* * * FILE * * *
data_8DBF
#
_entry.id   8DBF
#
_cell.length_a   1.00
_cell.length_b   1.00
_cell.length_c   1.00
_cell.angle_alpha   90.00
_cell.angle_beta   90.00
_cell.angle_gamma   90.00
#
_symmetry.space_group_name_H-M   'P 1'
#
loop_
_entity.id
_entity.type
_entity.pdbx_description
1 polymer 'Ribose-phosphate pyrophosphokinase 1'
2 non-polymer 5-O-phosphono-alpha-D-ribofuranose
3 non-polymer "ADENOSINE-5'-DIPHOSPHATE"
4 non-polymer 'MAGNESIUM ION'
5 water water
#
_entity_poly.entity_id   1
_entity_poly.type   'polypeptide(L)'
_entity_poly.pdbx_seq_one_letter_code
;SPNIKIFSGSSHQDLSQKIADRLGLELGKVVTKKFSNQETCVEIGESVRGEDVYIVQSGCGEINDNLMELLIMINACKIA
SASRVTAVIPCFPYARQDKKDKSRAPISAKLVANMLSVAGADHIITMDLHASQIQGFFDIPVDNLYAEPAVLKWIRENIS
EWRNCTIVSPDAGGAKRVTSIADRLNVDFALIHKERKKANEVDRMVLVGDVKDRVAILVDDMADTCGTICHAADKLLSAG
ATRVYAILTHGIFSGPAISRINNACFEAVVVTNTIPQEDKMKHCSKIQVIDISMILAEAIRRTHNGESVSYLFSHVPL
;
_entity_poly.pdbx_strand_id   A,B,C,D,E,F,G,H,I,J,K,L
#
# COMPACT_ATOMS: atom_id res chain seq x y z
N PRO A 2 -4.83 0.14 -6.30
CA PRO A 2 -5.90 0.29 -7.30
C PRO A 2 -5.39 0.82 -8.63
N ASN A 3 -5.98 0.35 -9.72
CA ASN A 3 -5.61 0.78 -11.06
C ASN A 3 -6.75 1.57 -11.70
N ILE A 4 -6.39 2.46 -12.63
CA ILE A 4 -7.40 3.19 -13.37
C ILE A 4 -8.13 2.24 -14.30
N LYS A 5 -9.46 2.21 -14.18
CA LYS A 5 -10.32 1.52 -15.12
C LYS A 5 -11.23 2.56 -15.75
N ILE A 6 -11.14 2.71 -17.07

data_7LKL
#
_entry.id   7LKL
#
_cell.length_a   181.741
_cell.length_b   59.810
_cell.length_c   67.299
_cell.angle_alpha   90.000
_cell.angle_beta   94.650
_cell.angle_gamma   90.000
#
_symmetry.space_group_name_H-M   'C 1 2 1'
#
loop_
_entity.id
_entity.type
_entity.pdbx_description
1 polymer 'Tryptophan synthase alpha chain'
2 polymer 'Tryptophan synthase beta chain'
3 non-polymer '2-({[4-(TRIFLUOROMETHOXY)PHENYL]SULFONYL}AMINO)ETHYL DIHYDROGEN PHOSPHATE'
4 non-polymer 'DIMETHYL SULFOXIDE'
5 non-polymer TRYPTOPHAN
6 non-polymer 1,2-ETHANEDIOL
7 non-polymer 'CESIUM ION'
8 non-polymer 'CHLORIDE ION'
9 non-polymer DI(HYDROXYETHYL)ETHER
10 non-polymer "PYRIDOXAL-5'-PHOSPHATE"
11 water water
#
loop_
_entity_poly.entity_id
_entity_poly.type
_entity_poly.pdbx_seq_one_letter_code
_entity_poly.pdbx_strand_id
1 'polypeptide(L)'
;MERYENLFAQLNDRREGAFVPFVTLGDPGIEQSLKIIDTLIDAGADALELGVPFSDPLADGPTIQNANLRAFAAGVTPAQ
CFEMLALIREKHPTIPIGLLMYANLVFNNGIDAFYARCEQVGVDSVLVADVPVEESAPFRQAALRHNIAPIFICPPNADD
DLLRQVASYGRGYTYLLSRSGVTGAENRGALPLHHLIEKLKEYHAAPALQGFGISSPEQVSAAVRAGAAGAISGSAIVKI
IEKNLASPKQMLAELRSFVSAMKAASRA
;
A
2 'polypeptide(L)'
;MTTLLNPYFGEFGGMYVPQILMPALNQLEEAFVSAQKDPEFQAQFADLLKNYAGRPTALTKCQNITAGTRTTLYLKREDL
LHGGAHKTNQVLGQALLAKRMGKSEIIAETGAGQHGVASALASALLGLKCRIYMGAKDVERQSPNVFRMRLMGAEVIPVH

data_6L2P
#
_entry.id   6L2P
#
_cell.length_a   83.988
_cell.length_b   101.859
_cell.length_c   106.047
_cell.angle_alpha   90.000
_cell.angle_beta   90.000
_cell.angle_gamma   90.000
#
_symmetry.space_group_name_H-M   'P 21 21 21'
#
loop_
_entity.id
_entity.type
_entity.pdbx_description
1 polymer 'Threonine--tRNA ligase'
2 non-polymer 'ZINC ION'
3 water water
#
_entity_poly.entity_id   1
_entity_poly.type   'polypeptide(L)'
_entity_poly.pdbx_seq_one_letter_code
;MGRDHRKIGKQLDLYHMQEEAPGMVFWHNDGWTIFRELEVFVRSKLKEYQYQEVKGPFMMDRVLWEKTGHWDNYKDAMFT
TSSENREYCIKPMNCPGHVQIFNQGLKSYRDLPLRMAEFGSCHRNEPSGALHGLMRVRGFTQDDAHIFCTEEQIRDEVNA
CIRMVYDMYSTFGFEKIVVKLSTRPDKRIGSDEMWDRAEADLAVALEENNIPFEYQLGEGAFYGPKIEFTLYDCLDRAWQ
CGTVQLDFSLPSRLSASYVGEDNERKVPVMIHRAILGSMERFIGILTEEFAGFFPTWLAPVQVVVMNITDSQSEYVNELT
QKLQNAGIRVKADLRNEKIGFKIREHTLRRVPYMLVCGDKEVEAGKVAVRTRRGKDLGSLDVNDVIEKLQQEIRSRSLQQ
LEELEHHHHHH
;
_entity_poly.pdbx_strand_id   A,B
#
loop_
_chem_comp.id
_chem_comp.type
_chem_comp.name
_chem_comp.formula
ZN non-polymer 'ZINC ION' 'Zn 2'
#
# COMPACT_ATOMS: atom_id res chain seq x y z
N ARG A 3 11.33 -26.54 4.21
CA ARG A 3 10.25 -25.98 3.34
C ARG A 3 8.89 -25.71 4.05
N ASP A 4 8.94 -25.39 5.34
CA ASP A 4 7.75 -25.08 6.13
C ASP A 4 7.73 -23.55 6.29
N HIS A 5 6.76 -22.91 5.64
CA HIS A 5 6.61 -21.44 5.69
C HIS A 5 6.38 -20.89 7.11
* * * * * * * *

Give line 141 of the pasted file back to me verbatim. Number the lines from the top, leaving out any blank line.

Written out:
C HIS A 5 6.38 -20.89 7.11